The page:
, Volume 95, Issue 1, pp 385-415

Citation choice and innovation in science studies

Rent the article at a discount

Rent now

* Final gross prices may vary according to local VAT.

Get Access

Abstract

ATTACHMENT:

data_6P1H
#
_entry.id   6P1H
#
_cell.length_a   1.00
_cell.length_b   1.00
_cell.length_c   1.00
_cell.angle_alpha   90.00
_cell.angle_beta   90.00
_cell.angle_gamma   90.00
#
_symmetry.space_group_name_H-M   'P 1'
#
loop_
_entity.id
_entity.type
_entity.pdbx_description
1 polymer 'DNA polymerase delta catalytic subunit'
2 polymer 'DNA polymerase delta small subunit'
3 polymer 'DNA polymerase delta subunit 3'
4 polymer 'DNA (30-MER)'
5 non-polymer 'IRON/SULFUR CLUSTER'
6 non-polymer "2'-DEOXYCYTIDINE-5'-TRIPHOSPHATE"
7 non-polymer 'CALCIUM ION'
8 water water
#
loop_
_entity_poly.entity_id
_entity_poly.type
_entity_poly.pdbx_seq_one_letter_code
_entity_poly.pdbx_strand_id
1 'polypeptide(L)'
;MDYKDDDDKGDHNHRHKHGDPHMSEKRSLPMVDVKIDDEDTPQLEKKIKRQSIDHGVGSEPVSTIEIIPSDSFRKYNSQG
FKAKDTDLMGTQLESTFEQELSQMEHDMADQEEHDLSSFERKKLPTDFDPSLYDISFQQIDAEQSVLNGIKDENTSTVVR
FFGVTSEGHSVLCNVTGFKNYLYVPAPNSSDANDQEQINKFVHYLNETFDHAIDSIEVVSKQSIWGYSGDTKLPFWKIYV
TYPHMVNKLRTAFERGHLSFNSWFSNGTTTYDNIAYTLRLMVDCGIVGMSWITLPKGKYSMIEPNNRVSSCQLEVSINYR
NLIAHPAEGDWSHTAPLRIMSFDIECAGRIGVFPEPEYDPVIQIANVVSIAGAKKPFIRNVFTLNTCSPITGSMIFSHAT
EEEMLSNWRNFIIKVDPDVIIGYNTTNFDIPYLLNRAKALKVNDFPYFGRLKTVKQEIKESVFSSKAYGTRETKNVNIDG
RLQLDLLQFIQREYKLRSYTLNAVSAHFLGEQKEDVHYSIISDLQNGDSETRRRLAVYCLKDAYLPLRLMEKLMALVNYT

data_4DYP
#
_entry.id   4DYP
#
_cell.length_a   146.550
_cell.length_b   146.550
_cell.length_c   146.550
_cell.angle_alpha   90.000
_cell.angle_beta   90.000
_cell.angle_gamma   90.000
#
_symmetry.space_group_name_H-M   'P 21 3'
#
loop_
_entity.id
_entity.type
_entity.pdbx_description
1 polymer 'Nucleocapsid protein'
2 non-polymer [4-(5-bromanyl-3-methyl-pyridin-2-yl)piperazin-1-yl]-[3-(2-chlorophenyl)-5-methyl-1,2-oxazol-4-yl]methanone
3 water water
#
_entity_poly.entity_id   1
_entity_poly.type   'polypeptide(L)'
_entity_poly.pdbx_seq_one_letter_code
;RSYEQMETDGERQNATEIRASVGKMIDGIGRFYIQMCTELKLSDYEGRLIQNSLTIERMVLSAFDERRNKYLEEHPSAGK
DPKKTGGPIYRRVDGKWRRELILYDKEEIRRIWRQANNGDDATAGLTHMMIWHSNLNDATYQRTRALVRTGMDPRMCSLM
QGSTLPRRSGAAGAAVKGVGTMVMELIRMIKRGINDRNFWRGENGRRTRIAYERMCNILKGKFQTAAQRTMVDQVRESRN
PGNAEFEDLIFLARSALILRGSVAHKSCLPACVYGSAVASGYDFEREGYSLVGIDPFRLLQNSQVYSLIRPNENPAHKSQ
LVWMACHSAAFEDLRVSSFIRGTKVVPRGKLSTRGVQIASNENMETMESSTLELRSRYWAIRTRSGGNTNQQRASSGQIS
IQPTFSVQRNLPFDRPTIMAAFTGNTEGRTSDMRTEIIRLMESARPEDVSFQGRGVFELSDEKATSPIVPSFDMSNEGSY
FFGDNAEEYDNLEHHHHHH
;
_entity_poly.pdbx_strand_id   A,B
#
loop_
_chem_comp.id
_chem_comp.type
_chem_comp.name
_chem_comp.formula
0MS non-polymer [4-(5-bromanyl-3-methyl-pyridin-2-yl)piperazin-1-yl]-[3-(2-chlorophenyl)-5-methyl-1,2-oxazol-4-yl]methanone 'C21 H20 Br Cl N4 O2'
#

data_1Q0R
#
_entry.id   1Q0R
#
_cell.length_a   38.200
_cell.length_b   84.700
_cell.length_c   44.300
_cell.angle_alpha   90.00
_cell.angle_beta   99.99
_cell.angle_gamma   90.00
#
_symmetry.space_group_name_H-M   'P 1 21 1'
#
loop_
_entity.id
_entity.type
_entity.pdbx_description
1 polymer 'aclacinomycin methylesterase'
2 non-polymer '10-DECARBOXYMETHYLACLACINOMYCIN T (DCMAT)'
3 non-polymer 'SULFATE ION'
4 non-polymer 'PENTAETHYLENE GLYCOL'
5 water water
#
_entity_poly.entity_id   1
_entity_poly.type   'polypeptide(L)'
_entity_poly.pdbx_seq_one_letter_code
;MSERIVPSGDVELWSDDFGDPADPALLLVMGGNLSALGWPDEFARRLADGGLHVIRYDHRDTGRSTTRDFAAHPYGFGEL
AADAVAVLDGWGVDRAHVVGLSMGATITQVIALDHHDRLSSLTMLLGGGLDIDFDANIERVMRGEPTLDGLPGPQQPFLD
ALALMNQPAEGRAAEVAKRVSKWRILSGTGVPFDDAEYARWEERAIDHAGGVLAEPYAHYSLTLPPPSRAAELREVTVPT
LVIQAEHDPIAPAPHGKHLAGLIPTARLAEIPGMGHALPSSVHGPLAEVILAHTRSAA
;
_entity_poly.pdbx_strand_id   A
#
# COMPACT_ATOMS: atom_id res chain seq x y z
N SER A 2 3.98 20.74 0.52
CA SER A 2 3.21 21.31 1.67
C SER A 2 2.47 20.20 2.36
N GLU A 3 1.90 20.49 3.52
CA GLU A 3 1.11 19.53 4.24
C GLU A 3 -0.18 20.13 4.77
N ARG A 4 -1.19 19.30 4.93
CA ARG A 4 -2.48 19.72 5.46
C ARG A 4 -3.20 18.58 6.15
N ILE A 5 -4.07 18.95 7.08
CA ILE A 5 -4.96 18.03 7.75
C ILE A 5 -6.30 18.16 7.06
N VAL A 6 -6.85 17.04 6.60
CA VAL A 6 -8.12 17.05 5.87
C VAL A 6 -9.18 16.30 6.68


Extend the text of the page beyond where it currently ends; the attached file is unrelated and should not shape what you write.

What are the factors which render an article more likely to be cited? Using social network analysis of citations between published scholarly works, the nascent field around Social Studies of Science is examined from its incipience in 1971 until 2008. To gauge intellectual positioning, closeness centrality and orthodoxy rates are derived from bibliographic networks. Bibliographic orthodoxy is defined as the propensity of an article to cite other highly popular works. Orthodoxy and closeness centrality have differing effects on citation rates, varying across historical periods of development in the field. Effects were modest, but significant. In early time periods, articles with higher orthodoxy rates were cited more, but this effect dissipated over time. In contrast, citations associated with closeness centrality increased over time. Early SSS citation networks were smaller, less structurally cohesive and less modular than later networks. In contrast, later networks were larger, more structurally cohesive, more modular and less dense. These changes to the global SSS knowledge networks are linked to changes in the scientific reward structure ensconced in the network, particularly regarding orthodoxy and closeness centrality.